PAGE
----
The Texas State Vegetable – and the leading vegetable crop of the Lone Star State – was feted at the Texas Onion Fest on April 2 in Weslaco.
According to brownsvilleherald.com and themonitor.com, thousands came out on the first Saturday in April to celebrate sweet onions of Texas, a crop that was introduced in 1891 when a packet of Bermuda onion seeds was planted in South Texas. In 1997, the sweet onion was designated as the official state vegetable, and the most famous onion, the Texas 1015, is grown in the Rio Grande Valley.
How much do Texas love their sweet onions? If preparation for the festival is any gauge, they love them a whole big bunch.
Michael Rodriguez, staff writer for the themonitor.com, posted an article leading up to the festival that declared, “… it’s no wonder why many refer to Texas Onion Fest as the best one-day event in the region.” He said festivities that were awaiting included dancing horse shows, onion eating contests and live music.
Organizing the single day begins in December, and the planning committee is made up of 40 individuals who chair their own areas in the event, according to Rodriguez’s interview with Weslaco Area Chamber of Commerce President and CEO Martha Noell.
The 200 volunteers who work the festival are trained beforehand, and if there’s a snafu such as inclement weather or some glitch in timing, the training helps with coping, she said.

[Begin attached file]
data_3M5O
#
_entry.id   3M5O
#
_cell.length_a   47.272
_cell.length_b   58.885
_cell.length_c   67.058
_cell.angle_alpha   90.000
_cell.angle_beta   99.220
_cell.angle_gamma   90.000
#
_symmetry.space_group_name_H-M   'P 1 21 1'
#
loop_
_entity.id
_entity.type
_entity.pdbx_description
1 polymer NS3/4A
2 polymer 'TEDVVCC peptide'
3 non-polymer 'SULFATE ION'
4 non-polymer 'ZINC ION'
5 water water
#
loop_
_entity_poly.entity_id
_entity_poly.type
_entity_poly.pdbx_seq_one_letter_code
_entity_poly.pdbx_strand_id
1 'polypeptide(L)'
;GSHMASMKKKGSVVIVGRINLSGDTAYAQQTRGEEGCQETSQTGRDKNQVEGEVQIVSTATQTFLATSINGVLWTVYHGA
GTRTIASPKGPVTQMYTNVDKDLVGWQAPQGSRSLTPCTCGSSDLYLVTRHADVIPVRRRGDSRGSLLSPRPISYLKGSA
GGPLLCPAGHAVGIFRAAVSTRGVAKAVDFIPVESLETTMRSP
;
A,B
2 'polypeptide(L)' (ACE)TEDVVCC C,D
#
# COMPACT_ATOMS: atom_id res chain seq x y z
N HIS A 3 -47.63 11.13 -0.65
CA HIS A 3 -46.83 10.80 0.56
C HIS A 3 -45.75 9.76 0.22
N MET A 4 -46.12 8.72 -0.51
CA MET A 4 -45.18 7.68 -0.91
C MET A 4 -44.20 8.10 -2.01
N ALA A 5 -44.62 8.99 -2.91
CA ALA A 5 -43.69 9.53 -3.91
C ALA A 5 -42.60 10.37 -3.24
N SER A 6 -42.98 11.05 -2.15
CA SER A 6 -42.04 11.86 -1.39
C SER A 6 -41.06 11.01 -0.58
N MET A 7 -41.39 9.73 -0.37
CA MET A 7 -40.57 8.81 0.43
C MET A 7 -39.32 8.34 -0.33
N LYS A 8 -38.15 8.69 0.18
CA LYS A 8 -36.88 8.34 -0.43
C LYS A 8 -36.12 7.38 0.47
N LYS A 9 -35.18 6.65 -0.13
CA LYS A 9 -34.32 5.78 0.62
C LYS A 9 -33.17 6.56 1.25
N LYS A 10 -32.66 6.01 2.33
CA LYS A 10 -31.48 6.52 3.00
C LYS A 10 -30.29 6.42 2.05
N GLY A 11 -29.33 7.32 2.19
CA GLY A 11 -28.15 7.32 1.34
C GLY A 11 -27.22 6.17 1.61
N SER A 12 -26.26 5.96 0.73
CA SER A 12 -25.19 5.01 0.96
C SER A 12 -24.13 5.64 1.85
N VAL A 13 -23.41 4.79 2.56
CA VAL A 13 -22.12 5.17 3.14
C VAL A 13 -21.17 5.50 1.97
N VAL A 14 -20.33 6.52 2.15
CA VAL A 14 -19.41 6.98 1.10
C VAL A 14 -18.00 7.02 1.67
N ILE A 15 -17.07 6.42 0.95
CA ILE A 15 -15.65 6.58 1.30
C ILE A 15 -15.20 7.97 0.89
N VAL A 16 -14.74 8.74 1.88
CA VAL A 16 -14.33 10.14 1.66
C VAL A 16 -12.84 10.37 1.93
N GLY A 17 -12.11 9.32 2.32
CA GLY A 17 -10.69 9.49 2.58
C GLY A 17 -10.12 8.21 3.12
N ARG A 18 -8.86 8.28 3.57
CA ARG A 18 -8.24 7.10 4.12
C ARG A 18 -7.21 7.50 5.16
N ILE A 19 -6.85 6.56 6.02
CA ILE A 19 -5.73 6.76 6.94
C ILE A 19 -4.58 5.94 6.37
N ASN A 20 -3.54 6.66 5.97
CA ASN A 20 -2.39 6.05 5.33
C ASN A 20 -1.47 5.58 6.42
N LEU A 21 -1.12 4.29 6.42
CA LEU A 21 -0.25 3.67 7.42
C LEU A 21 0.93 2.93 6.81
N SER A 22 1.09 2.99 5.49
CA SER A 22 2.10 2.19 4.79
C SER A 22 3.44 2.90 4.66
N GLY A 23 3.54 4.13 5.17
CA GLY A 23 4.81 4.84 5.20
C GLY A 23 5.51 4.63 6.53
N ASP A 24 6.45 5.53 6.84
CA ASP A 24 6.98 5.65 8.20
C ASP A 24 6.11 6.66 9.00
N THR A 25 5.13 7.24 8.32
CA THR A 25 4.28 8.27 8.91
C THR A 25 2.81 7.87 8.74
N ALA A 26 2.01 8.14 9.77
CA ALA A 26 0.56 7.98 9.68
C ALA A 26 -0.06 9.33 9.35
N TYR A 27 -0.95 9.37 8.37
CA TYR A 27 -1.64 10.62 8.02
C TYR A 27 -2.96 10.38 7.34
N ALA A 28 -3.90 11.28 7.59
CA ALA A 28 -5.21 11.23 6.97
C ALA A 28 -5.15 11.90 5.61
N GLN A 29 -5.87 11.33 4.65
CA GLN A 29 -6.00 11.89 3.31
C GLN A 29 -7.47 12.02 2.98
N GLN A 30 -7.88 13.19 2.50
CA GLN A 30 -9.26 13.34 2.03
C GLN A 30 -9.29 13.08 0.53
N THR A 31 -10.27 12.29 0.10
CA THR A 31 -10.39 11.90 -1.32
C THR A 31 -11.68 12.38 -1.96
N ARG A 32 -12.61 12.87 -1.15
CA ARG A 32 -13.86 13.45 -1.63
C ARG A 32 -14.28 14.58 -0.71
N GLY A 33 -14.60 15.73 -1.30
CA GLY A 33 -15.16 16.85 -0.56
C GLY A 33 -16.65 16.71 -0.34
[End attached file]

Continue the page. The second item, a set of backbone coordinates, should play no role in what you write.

In fact, the Noell is certified through the Texas Event Leadership Program of Texas A&M University.
The festival is a communitywide event, held at Mayor Pablo Peña City Park, and the city’s police department and other law enforcement agencies are a part of the coordinating effort.
This year’s festival featured not only the equestrian ballet (performed to Mariachi music) but also a kiddie carnival, classic car show, onion eating/cooking contests and the attendance of 2016 Miss Texas Onion Fest Lorraine Garcia and Miss Onion Blossom Danielle Silva.
Grupo Control provided music along with country music legend Johnny Rodriquez.
This marked the first year for food trucks that joined ranks with traditional vendors.
A true glimpse into South Texas life, the Onion Fest brings together all walks of life, and Noell was quoted in Rodriguez’s story as saying, “I just don’t think people realize how involved the community is in this. Without community and business support, we couldn’t make this — the best one-day event in South Texas — happen on just two stages for entertainment and culinary arts.”
Our photos were posted on the festival’s Facebook page, Texas Onion Fest, by Charles Warren.